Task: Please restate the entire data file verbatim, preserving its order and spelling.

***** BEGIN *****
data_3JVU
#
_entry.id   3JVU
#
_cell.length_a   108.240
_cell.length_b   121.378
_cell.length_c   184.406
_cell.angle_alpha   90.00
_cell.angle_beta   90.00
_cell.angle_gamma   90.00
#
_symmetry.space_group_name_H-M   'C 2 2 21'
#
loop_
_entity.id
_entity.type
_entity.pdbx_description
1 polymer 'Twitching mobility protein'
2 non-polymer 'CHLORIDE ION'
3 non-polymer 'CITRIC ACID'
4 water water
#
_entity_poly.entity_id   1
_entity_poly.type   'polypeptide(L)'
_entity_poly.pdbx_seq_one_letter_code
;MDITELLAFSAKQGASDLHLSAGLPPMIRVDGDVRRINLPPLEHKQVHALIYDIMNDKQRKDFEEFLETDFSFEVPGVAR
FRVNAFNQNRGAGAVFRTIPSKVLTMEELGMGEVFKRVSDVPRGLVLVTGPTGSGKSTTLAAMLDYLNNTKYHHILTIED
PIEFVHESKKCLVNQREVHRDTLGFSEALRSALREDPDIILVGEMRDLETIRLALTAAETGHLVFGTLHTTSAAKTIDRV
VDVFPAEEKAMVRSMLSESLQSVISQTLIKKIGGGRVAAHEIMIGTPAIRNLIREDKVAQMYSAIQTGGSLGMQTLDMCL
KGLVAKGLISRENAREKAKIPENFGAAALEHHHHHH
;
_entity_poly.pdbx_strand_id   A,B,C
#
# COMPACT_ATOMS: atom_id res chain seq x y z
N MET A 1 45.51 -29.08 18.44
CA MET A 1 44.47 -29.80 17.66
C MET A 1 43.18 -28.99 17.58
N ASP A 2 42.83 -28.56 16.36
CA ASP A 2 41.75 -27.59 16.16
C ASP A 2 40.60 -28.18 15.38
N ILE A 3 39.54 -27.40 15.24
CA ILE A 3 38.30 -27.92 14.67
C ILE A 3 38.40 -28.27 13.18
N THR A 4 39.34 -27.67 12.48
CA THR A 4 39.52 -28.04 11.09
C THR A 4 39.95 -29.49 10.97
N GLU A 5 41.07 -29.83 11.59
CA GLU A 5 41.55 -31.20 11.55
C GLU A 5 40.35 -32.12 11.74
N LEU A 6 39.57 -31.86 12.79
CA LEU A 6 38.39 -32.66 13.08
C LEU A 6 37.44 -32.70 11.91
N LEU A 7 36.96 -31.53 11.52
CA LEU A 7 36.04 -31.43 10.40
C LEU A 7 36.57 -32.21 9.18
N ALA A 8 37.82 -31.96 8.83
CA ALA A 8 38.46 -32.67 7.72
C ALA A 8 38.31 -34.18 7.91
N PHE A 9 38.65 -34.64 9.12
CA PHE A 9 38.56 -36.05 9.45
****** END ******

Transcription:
data_3JVU
#
_entry.id   3JVU
#
_cell.length_a   108.240
_cell.length_b   121.378
_cell.length_c   184.406
_cell.angle_alpha   90.00
_cell.angle_beta   90.00
_cell.angle_gamma   90.00
#
_symmetry.space_group_name_H-M   'C 2 2 21'
#
loop_
_entity.id
_entity.type
_entity.pdbx_description
1 polymer 'Twitching mobility protein'
2 non-polymer 'CHLORIDE ION'
3 non-polymer 'CITRIC ACID'
4 water water
#
_entity_poly.entity_id   1
_entity_poly.type   'polypeptide(L)'
_entity_poly.pdbx_seq_one_letter_code
;MDITELLAFSAKQGASDLHLSAGLPPMIRVDGDVRRINLPPLEHKQVHALIYDIMNDKQRKDFEEFLETDFSFEVPGVAR
FRVNAFNQNRGAGAVFRTIPSKVLTMEELGMGEVFKRVSDVPRGLVLVTGPTGSGKSTTLAAMLDYLNNTKYHHILTIED
PIEFVHESKKCLVNQREVHRDTLGFSEALRSALREDPDIILVGEMRDLETIRLALTAAETGHLVFGTLHTTSAAKTIDRV
VDVFPAEEKAMVRSMLSESLQSVISQTLIKKIGGGRVAAHEIMIGTPAIRNLIREDKVAQMYSAIQTGGSLGMQTLDMCL
KGLVAKGLISRENAREKAKIPENFGAAALEHHHHHH
;
_entity_poly.pdbx_strand_id   A,B,C
#
# COMPACT_ATOMS: atom_id res chain seq x y z
N MET A 1 45.51 -29.08 18.44
CA MET A 1 44.47 -29.80 17.66
C MET A 1 43.18 -28.99 17.58
N ASP A 2 42.83 -28.56 16.36
CA ASP A 2 41.75 -27.59 16.16
C ASP A 2 40.60 -28.18 15.38
N ILE A 3 39.54 -27.40 15.24
CA ILE A 3 38.30 -27.92 14.67
C ILE A 3 38.40 -28.27 13.18
N THR A 4 39.34 -27.67 12.48
CA THR A 4 39.52 -28.04 11.09
C THR A 4 39.95 -29.49 10.97
N GLU A 5 41.07 -29.83 11.59
CA GLU A 5 41.55 -31.20 11.55
C GLU A 5 40.35 -32.12 11.74
N LEU A 6 39.57 -31.86 12.79
CA LEU A 6 38.39 -32.66 13.08
C LEU A 6 37.44 -32.70 11.91
N LEU A 7 36.96 -31.53 11.52
CA LEU A 7 36.04 -31.43 10.40
C LEU A 7 36.57 -32.21 9.18
N ALA A 8 37.82 -31.96 8.83
CA ALA A 8 38.46 -32.67 7.72
C ALA A 8 38.31 -34.18 7.91
N PHE A 9 38.65 -34.64 9.12
CA PHE A 9 38.56 -36.05 9.45